Unbecoming By Emma Miao


It is 1966 and bodies throng the viscid streets.
Mao laughs on 736 million walls, eyes plastered

On the mantelpiece. I dance for him in the dappled sunlight,
Through filtered piano lullabies and red ribbons,

Powdered porcelain faces and cracked flesh.
But powder cannot last forever.

He’s flashing yellowed teeth as fires enflame
四旧 : photo albums, books, my ballet shoes.

The Yellow River’s running red with blood.
Street’s splashing, ichorous. I’m knee-high

In secrets of Mao and Mother’s ashes.
In dampened attics, I pray to God.

Look now: our husk is sheathed in bruises,
Sopping the bitter light. We’re huddled at

Hangzhou’s sprawling fingertips.
Close enough for the beast to caress.

By Emma Miao


Emma Miao is a high school sophomore from Vancouver. She was recently named a commended Foyle Young Poet of the Year 2019. Her work is forthcoming in Up the Staircase Quarterly and Sine Theta Magazine and is recognized by the Poetry Institute of Canada. She also holds an ARCT in piano performance.

Sleep Song By Serrina Zou

Sleep Song

We sleep to become clean
Where demons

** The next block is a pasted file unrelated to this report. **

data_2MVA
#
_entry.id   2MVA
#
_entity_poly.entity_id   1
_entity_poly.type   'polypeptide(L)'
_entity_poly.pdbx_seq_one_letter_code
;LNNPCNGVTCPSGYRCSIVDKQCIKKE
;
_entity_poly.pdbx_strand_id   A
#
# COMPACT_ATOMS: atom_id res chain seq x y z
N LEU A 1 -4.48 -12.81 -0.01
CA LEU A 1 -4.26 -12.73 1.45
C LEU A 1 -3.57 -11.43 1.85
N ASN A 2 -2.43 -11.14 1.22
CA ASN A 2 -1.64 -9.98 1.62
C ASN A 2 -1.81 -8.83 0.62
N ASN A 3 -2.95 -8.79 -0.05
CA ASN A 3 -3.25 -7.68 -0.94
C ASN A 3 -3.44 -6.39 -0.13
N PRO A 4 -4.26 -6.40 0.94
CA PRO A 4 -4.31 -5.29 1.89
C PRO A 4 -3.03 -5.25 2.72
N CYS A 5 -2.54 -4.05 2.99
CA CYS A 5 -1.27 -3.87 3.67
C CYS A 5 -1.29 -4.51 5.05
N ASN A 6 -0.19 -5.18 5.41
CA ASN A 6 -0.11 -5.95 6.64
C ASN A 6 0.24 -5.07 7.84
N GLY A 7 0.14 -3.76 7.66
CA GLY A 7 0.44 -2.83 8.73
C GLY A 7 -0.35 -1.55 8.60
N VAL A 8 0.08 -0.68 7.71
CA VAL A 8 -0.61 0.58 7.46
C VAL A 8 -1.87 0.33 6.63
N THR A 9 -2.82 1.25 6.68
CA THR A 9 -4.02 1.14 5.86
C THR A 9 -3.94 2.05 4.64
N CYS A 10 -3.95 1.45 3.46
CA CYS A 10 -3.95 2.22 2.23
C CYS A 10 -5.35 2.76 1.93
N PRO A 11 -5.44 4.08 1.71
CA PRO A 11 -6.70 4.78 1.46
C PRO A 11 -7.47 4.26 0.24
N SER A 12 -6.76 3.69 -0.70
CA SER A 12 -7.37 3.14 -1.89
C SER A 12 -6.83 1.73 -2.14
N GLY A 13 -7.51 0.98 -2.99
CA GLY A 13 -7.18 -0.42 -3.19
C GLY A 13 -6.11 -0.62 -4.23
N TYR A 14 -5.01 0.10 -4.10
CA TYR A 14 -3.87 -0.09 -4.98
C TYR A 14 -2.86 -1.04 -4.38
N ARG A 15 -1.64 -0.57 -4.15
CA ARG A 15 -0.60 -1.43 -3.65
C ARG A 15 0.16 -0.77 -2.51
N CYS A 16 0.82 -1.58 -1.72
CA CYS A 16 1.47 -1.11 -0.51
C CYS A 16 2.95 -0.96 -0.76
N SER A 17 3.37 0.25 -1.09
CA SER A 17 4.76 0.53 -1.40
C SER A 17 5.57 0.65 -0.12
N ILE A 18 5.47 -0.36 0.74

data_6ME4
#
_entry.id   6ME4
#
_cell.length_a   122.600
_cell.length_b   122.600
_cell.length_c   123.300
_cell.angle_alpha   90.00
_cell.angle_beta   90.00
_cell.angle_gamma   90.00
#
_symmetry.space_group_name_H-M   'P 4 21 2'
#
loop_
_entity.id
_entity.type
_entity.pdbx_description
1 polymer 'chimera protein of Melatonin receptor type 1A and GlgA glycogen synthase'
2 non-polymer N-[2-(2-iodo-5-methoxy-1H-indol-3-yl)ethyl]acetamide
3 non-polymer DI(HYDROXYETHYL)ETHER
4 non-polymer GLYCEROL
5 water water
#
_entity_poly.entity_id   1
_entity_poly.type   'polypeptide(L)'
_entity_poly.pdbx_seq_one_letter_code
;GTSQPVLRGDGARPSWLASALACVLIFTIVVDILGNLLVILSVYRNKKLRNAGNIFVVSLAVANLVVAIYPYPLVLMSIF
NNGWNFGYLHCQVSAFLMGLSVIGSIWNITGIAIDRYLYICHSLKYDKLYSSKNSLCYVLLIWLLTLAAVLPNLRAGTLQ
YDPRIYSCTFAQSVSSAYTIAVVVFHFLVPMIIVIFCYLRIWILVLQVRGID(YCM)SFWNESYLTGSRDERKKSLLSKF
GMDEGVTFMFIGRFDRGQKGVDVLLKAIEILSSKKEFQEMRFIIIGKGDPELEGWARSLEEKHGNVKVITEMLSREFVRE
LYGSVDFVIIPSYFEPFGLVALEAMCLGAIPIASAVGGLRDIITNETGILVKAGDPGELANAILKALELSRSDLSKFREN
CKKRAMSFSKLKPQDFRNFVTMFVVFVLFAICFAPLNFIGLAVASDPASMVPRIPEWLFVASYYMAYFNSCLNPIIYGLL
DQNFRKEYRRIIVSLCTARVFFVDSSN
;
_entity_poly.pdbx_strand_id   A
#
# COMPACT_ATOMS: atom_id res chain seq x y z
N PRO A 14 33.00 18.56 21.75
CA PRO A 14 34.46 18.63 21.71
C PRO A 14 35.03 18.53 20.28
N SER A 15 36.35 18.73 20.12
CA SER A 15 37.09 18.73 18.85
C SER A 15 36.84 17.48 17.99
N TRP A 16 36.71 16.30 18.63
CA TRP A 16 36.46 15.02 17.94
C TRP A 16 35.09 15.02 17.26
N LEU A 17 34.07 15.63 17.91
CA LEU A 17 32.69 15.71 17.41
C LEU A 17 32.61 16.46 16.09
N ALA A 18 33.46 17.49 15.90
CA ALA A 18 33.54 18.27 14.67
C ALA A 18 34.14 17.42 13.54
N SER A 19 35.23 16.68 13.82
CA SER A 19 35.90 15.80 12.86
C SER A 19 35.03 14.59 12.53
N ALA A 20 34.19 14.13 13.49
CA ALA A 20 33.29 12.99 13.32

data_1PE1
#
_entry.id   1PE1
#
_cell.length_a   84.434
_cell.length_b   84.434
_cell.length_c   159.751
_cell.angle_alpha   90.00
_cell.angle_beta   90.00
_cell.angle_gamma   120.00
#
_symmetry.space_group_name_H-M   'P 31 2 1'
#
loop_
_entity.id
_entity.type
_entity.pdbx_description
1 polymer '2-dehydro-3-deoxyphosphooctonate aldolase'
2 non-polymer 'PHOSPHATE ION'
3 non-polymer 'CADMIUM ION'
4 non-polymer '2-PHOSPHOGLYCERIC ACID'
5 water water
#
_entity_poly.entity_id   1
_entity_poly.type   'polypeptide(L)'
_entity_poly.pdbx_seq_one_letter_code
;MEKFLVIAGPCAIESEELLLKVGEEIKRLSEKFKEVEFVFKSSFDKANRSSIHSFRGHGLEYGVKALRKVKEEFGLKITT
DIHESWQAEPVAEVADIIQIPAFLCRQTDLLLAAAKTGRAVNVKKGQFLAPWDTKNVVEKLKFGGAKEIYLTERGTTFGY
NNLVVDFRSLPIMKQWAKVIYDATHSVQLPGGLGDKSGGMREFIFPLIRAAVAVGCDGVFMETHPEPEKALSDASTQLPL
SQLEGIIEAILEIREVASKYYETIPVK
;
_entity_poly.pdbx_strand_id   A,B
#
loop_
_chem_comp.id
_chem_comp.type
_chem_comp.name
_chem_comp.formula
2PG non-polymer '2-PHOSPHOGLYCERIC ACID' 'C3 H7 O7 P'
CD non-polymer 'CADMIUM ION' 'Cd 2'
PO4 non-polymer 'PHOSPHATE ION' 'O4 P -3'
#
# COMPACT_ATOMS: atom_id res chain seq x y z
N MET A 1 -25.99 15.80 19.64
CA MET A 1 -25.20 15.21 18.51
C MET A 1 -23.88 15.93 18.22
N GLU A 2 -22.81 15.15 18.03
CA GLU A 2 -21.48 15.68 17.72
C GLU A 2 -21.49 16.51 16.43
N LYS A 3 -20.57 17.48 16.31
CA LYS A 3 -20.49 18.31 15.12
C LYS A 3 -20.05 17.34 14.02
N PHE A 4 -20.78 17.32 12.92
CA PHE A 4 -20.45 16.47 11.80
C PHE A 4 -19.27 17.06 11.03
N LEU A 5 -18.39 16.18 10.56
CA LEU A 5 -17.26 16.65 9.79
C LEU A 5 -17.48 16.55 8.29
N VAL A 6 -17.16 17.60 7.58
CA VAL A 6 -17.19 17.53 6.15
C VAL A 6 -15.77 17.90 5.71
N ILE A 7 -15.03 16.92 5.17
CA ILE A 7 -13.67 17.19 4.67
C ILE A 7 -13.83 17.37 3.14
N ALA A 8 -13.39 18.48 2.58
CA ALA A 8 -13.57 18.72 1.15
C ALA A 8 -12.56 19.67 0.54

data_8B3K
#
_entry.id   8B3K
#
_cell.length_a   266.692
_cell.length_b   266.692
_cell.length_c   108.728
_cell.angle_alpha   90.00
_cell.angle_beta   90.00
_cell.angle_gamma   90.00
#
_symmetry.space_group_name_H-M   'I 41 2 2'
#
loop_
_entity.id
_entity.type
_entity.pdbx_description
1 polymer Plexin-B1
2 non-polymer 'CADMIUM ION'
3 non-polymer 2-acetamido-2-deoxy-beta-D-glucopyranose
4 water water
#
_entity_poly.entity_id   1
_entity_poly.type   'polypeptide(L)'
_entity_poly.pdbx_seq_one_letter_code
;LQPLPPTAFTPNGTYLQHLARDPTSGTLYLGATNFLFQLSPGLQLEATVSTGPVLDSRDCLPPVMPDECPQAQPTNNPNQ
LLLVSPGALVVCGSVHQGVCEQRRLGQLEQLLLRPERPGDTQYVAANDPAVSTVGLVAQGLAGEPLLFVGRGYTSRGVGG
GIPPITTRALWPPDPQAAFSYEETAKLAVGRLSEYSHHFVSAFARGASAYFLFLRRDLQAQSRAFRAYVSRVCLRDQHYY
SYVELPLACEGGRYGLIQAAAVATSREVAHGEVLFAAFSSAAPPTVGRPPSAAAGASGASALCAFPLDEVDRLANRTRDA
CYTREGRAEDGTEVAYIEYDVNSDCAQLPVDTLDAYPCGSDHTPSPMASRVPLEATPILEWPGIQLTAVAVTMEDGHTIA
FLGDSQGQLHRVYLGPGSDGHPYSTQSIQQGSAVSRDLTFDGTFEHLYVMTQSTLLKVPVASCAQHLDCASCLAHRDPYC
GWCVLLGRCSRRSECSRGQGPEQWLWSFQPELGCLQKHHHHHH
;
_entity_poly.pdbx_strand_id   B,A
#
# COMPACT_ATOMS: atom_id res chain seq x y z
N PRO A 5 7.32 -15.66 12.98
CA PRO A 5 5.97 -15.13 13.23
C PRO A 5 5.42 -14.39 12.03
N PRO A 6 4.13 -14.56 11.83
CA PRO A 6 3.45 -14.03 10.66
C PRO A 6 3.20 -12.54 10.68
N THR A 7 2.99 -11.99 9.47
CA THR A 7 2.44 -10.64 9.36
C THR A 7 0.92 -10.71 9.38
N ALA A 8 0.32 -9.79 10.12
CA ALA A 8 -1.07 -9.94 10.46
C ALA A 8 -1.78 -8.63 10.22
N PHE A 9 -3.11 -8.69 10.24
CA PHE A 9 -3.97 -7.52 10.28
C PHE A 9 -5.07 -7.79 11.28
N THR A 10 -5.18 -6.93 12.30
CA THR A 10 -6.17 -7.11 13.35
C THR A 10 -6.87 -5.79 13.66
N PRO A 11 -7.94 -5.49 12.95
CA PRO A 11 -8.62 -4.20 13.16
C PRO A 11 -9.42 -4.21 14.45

Meet their oblivion,
Our eyelids
Fluttering in heartbeats —
Episodes from hell
We never dream.
We spend hours curled
In cocoons
Cradling the moon in our fingers
As if to capture
In lunar gardens
Strung with fairy lanterns
My mother tells me we are cursed
From the past eight lives,
Whispers prayers
From textured nonsense
Etched between the creviced grooves
Of our altar’s incense
In jasmine we trust our gods
To save the fragments
Of our flesh
We lost to the diaspora
They wrap our wishes in feathery tissues
And sink them in obsidian urns
Like poetry for someday
When the sky falls
Across our shamelessness
In the new year we beg for the river to swallow
Our blood —
To say we lost
And were lost
We cannot.
We sleep instead.

By Serrina Zou


Serrina Zou is a junior at Basis Independent Silicon Valley in San Jose, California and a 2019 California Arts Scholar in Creative Writing. Her work has been recognized by the Scholastic Art & Writing Awards, Just Poetry!!!, the Asian Pacific Fund, In Parentheses Magazine, and the Bay Area Book Festival. When she is not writing poetry, she is either catnapping or avidly devouring novels.

Null Hypothesis // Chaos Theory By Julia Zhou

Null Hypothesis // Chaos Theory

In America, it’s ok to play God
in the woods. It’s true, my father

helped me pull the trigger.
We started small, like rabbits,

while our cross hairs itched toward
bigger game. Remind me again of that

summer, before we stumbled
upon green upon green upon